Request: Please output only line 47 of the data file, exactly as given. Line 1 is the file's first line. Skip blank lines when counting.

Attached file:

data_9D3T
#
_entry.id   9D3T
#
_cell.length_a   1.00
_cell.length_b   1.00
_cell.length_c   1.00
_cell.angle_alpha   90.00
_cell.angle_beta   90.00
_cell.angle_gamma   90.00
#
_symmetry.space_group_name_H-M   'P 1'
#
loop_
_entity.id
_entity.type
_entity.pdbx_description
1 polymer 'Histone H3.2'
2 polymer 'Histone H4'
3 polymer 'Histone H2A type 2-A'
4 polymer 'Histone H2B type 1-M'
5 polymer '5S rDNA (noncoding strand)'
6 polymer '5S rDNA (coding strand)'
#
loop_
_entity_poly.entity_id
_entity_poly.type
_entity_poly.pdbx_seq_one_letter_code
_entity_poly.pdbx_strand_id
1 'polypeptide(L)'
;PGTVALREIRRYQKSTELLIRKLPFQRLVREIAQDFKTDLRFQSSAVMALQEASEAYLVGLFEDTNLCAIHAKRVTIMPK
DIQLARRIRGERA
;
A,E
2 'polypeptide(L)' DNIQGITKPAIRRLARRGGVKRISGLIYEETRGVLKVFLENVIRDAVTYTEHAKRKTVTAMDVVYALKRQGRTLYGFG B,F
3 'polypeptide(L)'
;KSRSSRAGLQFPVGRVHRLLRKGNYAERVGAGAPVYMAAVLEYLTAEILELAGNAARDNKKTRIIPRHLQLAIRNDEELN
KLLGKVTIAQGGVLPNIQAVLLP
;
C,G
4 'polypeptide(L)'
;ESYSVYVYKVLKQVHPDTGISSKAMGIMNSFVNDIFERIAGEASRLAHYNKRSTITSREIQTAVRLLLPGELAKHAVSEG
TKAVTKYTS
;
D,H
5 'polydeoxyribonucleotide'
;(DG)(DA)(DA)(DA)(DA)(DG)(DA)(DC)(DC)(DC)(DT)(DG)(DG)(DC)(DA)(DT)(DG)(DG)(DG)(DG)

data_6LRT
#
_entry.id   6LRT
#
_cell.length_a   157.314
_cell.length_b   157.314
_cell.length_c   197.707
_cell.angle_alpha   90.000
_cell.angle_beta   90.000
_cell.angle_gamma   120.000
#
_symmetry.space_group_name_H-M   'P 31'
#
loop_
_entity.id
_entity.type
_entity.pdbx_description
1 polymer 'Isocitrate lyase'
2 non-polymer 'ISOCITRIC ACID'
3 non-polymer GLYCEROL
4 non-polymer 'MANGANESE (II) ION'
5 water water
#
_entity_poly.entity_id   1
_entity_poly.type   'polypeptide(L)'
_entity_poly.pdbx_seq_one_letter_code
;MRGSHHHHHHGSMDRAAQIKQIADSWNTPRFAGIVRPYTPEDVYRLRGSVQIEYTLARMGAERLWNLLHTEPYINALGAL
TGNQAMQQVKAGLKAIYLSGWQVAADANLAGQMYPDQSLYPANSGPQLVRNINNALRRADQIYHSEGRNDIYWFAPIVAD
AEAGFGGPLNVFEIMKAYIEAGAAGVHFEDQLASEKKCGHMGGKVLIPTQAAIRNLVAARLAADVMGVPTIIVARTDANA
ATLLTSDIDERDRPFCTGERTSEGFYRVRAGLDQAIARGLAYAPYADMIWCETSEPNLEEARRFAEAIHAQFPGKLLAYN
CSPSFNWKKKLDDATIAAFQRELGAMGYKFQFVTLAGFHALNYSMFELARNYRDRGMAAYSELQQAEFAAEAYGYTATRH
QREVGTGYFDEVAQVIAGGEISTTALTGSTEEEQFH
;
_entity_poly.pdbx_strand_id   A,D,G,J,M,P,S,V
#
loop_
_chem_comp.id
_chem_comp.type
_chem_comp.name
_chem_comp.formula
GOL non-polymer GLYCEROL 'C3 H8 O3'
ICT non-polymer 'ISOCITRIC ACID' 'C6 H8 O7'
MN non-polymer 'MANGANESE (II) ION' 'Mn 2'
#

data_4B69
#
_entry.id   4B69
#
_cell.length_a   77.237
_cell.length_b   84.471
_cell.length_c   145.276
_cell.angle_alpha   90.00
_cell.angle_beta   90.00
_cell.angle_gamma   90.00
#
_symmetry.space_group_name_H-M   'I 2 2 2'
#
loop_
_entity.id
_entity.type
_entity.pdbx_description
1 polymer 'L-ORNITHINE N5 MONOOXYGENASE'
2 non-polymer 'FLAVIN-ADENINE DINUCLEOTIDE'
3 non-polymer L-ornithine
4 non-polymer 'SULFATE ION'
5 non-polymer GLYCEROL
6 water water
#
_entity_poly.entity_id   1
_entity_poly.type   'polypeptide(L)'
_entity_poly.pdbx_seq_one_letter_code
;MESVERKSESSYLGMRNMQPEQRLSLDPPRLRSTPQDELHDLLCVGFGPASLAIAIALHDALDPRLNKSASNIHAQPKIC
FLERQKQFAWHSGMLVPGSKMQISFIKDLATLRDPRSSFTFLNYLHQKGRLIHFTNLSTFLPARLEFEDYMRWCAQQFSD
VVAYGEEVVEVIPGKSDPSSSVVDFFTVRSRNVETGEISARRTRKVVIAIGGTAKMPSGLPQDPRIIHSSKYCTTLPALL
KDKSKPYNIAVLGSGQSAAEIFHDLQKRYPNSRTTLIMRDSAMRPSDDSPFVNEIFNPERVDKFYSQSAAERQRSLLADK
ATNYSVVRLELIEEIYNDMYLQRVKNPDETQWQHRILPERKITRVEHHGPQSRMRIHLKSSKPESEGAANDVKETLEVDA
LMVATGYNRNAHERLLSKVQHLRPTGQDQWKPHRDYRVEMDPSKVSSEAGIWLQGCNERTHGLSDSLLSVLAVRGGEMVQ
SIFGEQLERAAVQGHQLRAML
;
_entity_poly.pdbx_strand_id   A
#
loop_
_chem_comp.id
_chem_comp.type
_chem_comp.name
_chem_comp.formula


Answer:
;(DG)(DA)(DA)(DA)(DA)(DG)(DA)(DC)(DC)(DC)(DT)(DG)(DG)(DC)(DA)(DT)(DG)(DG)(DG)(DG)